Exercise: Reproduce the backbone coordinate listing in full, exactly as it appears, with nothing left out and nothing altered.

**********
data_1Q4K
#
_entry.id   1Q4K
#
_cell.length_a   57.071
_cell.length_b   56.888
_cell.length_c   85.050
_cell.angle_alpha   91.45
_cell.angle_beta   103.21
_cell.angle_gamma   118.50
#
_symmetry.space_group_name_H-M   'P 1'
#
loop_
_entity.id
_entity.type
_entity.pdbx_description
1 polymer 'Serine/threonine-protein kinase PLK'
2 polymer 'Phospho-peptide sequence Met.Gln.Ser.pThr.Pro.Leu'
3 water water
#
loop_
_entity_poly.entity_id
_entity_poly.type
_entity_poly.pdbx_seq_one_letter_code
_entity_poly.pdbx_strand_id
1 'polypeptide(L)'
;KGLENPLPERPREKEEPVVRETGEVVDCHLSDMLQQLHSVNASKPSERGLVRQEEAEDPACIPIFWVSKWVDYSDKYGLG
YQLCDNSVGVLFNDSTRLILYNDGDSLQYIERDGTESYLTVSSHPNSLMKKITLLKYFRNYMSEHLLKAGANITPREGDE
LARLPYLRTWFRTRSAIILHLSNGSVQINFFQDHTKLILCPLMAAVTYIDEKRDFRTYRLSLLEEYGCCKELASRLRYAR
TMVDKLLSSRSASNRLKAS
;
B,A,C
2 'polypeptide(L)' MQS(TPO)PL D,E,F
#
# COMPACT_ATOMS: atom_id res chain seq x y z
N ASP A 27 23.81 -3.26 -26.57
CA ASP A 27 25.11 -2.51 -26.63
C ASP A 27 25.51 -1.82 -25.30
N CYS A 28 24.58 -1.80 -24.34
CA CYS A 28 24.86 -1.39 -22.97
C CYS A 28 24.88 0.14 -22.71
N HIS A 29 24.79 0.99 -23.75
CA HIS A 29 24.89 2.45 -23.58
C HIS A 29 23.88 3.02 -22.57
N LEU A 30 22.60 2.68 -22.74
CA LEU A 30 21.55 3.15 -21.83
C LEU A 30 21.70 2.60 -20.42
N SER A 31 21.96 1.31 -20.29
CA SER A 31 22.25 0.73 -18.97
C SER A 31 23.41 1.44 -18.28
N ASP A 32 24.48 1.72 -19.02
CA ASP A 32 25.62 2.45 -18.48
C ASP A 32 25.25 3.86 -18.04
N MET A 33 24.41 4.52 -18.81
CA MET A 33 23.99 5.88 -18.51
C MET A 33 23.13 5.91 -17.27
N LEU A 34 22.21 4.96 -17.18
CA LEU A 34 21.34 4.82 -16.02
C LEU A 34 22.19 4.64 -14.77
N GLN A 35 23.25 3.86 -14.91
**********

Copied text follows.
data_1Q4K
#
_entry.id   1Q4K
#
_cell.length_a   57.071
_cell.length_b   56.888
_cell.length_c   85.050
_cell.angle_alpha   91.45
_cell.angle_beta   103.21
_cell.angle_gamma   118.50
#
_symmetry.space_group_name_H-M   'P 1'
#
loop_
_entity.id
_entity.type
_entity.pdbx_description
1 polymer 'Serine/threonine-protein kinase PLK'
2 polymer 'Phospho-peptide sequence Met.Gln.Ser.pThr.Pro.Leu'
3 water water
#
loop_
_entity_poly.entity_id
_entity_poly.type
_entity_poly.pdbx_seq_one_letter_code
_entity_poly.pdbx_strand_id
1 'polypeptide(L)'
;KGLENPLPERPREKEEPVVRETGEVVDCHLSDMLQQLHSVNASKPSERGLVRQEEAEDPACIPIFWVSKWVDYSDKYGLG
YQLCDNSVGVLFNDSTRLILYNDGDSLQYIERDGTESYLTVSSHPNSLMKKITLLKYFRNYMSEHLLKAGANITPREGDE
LARLPYLRTWFRTRSAIILHLSNGSVQINFFQDHTKLILCPLMAAVTYIDEKRDFRTYRLSLLEEYGCCKELASRLRYAR
TMVDKLLSSRSASNRLKAS
;
B,A,C
2 'polypeptide(L)' MQS(TPO)PL D,E,F
#
# COMPACT_ATOMS: atom_id res chain seq x y z
N ASP A 27 23.81 -3.26 -26.57
CA ASP A 27 25.11 -2.51 -26.63
C ASP A 27 25.51 -1.82 -25.30
N CYS A 28 24.58 -1.80 -24.34
CA CYS A 28 24.86 -1.39 -22.97
C CYS A 28 24.88 0.14 -22.71
N HIS A 29 24.79 0.99 -23.75
CA HIS A 29 24.89 2.45 -23.58
C HIS A 29 23.88 3.02 -22.57
N LEU A 30 22.60 2.68 -22.74
CA LEU A 30 21.55 3.15 -21.83
C LEU A 30 21.70 2.60 -20.42
N SER A 31 21.96 1.31 -20.29
CA SER A 31 22.25 0.73 -18.97
C SER A 31 23.41 1.44 -18.28
N ASP A 32 24.48 1.72 -19.02
CA ASP A 32 25.62 2.45 -18.48
C ASP A 32 25.25 3.86 -18.04
N MET A 33 24.41 4.52 -18.81
CA MET A 33 23.99 5.88 -18.51
C MET A 33 23.13 5.91 -17.27
N LEU A 34 22.21 4.96 -17.18
CA LEU A 34 21.34 4.82 -16.02
C LEU A 34 22.19 4.64 -14.77
N GLN A 35 23.25 3.86 -14.91